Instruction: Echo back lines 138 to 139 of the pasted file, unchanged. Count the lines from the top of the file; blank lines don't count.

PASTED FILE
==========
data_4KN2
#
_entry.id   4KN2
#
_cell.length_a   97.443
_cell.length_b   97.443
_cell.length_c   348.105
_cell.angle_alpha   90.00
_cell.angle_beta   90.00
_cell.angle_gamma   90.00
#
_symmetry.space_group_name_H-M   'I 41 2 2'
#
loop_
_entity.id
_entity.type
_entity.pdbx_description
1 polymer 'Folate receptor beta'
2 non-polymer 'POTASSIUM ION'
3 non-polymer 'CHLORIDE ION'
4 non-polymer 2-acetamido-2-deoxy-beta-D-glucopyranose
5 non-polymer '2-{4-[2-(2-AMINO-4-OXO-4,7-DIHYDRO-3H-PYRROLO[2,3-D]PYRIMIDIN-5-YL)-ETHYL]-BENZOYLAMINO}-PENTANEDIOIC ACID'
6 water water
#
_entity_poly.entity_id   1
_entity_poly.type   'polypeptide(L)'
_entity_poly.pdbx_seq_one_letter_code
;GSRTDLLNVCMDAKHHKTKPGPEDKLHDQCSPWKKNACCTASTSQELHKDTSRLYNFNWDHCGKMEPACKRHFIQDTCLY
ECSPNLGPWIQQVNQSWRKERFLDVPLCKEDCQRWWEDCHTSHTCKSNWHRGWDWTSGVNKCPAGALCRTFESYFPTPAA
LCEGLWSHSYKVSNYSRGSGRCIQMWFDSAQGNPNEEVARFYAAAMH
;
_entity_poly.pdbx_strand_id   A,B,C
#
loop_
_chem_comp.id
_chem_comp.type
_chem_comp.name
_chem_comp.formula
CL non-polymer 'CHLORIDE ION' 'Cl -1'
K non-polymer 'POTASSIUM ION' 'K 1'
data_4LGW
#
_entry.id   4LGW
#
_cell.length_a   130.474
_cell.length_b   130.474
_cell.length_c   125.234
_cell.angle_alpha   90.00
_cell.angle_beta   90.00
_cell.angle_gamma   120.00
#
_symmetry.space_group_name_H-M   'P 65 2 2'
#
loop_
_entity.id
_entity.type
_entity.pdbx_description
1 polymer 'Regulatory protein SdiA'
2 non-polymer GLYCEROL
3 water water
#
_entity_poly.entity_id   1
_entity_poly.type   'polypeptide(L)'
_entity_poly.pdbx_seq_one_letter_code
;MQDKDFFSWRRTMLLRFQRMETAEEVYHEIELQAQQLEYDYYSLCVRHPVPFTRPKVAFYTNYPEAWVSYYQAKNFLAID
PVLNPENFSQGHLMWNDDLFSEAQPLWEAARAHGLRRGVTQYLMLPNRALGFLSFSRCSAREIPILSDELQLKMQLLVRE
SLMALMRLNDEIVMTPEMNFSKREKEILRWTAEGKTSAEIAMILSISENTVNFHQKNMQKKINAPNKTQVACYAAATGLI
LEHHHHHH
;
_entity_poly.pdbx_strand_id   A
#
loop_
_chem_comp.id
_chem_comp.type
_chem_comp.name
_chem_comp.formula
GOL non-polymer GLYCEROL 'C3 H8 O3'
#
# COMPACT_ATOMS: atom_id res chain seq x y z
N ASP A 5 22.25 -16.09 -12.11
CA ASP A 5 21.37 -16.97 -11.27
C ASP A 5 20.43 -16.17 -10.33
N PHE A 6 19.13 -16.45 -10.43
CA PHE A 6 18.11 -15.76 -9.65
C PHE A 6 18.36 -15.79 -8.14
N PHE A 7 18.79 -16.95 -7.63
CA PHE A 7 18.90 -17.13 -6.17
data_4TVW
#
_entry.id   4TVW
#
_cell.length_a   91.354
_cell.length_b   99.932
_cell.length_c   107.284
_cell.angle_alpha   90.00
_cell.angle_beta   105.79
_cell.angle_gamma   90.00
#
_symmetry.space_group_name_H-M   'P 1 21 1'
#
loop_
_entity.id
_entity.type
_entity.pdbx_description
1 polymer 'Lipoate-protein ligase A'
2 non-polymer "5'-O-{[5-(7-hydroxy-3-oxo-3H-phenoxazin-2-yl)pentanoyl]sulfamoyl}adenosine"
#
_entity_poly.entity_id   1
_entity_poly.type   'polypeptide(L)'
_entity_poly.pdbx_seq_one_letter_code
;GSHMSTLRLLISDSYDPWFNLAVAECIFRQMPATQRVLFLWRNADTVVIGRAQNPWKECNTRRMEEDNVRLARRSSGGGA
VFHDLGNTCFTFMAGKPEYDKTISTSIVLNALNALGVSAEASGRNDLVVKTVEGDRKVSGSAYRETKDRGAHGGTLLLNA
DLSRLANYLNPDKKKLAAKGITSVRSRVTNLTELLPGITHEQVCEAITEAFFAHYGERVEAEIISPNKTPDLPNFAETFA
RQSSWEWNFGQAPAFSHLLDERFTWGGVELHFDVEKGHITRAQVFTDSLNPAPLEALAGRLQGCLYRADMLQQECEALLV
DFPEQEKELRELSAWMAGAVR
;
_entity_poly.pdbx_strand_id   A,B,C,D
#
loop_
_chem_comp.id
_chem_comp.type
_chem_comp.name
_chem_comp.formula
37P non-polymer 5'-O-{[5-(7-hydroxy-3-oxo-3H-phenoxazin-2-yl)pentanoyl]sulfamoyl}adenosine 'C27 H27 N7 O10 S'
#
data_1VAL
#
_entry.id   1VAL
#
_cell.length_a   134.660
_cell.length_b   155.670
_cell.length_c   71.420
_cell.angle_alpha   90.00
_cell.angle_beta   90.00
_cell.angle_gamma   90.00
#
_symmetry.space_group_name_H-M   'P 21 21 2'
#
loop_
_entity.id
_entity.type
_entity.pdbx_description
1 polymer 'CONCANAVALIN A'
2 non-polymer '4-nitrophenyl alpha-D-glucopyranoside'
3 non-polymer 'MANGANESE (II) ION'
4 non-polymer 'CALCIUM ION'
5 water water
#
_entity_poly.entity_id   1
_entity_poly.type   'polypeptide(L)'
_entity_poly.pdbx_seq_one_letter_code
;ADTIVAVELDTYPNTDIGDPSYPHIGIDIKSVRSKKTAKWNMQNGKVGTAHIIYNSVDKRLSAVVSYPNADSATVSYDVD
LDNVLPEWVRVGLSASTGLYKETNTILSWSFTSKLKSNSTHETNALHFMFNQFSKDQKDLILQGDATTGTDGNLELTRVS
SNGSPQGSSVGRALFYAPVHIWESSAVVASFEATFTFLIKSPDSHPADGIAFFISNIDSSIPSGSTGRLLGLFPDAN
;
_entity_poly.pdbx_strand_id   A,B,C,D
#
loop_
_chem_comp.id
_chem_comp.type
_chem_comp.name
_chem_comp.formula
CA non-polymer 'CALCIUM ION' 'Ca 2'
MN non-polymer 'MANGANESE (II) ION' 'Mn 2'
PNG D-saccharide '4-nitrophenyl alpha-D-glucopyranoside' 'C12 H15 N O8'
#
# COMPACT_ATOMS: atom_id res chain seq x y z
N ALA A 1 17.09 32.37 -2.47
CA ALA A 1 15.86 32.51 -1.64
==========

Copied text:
#
loop_